Medical marijuana opponents are ramping up efforts to defeat Florida’s Amendment 2, by pointing differences between the actual wording of November’s ballot initiative and supporters say will happen once the measure reaches the Florida Legislature and courts.
In a statement released on Thursday, the Vote No on 2 campaign is focusing on the so-called “teenager loophole,” where they claim minors can purchase medical marijuana in “complete privacy even from their parents.”
Supporters of the amendment say the loophole is “a groundless concern,” not because of what the Amendment actually says, but by speculating what might happen if the measure passes.
The belief is that “pot docs” will never allow minors to get pot without parental consent because current law requires parental notification and consent for any medical treatment for minors.
However, a number of constitutional lawyers caution that that assumption is not valid.
“Amendment 2 creates a new, fundamental right to get medical marijuana,” says former Florida Supreme Court Justice Kenneth Bell. “Pre-existing laws inconsistent with this new constitutional right will give way.
“Indeed, if passed, Amendment 2 includes a double-whammy.”
As “qualifying patients,” children have a constitutional right to obtain medical marijuana, and part of that right is keeping the identity of all qualifying patients confidential.
Bell says that confidentiality could thwart parental consent requirements, and Amendment 2’s expanded constitutional right will clash with current laws requiring parental notice and consent before children obtain medical treatment.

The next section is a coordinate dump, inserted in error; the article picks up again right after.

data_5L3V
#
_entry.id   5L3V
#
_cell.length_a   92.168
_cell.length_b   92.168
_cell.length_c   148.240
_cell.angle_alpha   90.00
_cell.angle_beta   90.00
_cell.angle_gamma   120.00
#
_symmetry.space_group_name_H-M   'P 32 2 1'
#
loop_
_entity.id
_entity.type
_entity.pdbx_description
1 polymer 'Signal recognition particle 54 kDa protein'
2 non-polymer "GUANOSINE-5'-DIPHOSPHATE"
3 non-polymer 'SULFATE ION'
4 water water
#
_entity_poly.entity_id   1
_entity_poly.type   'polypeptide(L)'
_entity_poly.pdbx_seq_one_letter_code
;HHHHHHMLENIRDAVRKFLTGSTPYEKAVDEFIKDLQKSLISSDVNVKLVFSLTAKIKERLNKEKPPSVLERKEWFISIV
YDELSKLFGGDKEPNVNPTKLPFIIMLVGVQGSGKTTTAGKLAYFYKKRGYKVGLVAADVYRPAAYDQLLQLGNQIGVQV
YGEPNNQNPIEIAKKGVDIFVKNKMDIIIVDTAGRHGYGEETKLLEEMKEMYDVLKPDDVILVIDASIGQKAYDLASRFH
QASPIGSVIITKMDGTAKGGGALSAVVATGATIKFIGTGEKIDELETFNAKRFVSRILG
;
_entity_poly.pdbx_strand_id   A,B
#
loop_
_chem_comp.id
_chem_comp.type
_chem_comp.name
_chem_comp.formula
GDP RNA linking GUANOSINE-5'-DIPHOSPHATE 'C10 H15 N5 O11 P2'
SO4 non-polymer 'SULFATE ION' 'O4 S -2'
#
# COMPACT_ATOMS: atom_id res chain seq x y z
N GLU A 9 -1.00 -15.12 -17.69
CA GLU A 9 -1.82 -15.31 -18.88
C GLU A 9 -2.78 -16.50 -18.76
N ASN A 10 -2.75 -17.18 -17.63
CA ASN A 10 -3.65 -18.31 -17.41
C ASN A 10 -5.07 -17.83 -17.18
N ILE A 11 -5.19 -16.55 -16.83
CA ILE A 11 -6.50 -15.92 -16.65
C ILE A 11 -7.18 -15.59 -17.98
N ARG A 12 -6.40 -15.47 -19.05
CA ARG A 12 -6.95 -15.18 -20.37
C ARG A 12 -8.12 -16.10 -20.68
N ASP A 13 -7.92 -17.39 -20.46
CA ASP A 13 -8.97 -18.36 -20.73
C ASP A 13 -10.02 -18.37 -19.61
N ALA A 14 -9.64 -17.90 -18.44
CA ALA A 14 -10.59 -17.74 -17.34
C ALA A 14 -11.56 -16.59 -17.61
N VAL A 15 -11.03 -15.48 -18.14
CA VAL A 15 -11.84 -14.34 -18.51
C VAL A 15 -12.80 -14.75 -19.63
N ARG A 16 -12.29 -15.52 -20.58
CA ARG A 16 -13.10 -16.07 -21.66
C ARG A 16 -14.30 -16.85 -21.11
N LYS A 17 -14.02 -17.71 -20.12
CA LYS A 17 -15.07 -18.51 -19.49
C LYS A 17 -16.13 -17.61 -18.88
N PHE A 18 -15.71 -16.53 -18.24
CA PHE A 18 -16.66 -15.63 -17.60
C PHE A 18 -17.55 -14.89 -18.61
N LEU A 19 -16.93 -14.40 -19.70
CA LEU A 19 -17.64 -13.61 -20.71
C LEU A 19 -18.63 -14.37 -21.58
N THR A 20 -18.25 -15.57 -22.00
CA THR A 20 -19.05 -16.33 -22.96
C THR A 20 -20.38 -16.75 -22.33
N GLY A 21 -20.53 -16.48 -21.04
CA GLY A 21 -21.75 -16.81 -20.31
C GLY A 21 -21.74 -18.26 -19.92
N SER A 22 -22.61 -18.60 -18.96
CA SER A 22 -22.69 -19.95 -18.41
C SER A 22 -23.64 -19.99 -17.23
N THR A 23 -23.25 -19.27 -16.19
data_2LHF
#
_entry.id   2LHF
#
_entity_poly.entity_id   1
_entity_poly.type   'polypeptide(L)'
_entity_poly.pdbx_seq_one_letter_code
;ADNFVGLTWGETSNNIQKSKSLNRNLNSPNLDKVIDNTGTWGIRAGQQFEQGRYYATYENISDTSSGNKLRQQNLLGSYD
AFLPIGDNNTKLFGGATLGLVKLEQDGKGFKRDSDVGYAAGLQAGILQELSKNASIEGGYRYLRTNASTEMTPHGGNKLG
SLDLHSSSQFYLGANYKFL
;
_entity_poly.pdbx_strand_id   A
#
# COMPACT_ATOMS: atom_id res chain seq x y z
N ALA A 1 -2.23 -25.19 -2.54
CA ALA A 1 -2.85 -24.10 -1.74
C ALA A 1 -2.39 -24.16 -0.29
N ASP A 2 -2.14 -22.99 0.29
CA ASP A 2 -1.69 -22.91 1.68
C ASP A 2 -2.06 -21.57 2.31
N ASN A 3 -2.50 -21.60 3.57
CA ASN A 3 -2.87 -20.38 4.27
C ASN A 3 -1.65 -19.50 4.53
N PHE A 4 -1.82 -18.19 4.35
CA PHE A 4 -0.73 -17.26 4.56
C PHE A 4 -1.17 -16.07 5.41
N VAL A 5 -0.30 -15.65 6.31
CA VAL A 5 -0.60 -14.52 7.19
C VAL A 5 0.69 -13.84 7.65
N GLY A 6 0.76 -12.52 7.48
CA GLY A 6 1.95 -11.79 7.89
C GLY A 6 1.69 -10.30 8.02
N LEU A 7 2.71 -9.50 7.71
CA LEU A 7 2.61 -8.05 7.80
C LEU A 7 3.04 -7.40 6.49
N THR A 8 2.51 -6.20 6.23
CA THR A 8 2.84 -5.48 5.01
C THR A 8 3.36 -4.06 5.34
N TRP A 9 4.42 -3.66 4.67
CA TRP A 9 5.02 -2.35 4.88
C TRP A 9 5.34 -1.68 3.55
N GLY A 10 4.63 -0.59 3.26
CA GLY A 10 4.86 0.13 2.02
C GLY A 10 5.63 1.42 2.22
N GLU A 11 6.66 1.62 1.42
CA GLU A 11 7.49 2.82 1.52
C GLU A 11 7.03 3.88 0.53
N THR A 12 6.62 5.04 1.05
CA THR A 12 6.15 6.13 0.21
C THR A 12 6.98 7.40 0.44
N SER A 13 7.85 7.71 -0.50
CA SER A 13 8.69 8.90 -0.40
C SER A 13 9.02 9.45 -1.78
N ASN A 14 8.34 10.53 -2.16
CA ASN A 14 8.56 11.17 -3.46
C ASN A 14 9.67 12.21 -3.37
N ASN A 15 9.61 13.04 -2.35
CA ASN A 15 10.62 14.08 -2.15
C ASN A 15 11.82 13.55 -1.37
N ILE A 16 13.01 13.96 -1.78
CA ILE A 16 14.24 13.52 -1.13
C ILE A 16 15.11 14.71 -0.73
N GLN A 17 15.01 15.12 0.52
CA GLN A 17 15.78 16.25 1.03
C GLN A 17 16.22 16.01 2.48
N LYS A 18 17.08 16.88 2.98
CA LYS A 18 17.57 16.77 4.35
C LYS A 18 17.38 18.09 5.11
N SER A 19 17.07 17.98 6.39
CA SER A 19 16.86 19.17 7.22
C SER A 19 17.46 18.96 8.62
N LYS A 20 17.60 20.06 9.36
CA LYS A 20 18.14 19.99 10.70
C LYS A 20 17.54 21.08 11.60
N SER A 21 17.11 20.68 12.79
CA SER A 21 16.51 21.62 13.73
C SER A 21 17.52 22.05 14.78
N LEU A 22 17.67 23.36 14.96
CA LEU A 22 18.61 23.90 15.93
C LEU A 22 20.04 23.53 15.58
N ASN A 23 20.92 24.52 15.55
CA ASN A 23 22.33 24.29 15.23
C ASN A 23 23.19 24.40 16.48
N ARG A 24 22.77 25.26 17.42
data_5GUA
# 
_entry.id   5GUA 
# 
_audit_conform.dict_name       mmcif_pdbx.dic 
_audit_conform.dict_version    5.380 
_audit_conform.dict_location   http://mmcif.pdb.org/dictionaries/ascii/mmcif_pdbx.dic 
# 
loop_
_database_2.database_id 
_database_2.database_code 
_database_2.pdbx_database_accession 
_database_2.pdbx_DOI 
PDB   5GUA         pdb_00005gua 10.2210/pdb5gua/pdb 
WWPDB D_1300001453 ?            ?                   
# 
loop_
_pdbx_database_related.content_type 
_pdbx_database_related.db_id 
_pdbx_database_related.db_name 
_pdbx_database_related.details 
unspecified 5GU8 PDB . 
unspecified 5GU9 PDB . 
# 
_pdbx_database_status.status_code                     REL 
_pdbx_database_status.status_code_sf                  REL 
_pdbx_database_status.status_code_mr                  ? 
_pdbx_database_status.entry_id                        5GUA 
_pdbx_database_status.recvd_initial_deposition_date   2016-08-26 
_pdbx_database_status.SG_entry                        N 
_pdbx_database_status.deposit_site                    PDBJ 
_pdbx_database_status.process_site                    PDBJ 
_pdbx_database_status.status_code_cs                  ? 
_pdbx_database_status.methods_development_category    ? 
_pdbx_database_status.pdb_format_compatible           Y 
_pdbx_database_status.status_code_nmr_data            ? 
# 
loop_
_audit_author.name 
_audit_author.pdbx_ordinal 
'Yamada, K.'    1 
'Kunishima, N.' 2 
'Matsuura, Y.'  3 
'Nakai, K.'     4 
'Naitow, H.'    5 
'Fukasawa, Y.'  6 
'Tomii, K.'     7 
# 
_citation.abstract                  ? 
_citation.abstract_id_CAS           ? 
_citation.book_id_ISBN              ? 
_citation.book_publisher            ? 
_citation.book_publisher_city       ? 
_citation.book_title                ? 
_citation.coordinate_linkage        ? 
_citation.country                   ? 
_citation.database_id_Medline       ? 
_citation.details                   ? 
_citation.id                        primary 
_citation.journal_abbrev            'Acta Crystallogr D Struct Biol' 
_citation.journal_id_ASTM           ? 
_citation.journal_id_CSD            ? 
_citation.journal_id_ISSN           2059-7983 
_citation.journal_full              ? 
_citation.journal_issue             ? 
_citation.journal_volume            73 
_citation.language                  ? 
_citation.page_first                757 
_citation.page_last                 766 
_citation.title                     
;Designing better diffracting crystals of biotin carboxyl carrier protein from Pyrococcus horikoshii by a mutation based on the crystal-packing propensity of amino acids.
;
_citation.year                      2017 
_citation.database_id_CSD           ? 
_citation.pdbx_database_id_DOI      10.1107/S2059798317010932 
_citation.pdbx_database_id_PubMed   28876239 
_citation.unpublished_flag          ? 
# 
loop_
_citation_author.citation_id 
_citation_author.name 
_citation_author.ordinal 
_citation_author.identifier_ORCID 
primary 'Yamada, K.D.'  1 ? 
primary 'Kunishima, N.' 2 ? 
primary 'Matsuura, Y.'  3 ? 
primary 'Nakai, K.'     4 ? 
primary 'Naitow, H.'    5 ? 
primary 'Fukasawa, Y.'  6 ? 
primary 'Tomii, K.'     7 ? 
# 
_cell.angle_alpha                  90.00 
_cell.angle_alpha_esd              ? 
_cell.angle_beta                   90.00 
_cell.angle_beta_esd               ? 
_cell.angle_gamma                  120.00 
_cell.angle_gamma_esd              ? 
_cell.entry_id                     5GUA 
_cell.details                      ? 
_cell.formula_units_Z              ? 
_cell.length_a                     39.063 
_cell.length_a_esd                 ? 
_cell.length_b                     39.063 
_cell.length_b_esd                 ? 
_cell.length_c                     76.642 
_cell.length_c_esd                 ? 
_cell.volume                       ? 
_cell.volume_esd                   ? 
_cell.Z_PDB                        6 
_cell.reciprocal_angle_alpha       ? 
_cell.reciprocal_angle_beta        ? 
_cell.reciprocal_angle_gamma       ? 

If Amendment 2 passes, he adds, children could have both the constitutional right to medical marijuana and the right to have their identity as a “qualifying patient” kept secret. Therefore, no one can assure what, if any, right parents will have for notification and consent to minor children who will be getting medical marijuana.
The language of the section at issue in Amendment 2 starts with “The Department shall protect the confidentiality of all qualifying patients,” without exceptions.
Bell contends that only a few simple words would have clarified and closed this loophole. Since the Amendment does not make its way through the legislative process, the language cannot be fixed easily.
“The pot supporters had every chance to be clear about the critical details of the Pot Amendment,” said Tallahassee attorney Susan Kelsey. “But now, they ask voters to assume that the Legislature and Florida’s courts will cure the loopholes in it. Where is the crystal ball?”
Kelsey adds that Amendment 2 is a constitutional amendment, which cannot be changed by statutory law or court interpretation.
The “teenager loophole” joins the “any other condition” vagueness as written in amendment 2, which could allow teenagers with anything from exam stress or trouble sleeping to get pot from any doctor willing to certify them.
The three other loopholes, according to the Vote No on 2 campaign:
Drug Dealer Loophole
Amendment 2 allows so-called “caregivers” to dispense medical pot without medical training. Under Amendment 2 as written, it will be easier to get a caregiver’s license than a driver’s license.
Pill Mill Loophole
By federal law, legitimate doctors cannot prescribe medical marijuana to patients, which could lead to a situation similar to “pill mills,” where a handful of unethical doctors will open up “pot shops.” Opponents say these stores can crop up anywhere — near restaurants, schools, churches and supermarkets.
Pot for Any Purpose Loophole
Vote No on 2 recognizes that the ballot language makes it appear marijuana would be limited to use for debilitating conditions, but the actual wording allows for “other conditions,” such as minor fatigue, neck aches, backaches, headaches and menstrual cramps. Only a certificate — not an actual doctor’s prescription — is required to obtain pot.
As a grassroots effort, the Vote No on 2 Campaign is working to inform Florida voters of some of the more troubling details of Amendment 2. With a coalition that includes law enforcement, business leaders, attorneys, medical professionals and concerned parents, who believe the medical marijuana amendment is only a pretense to legalize pot smoking in Florida.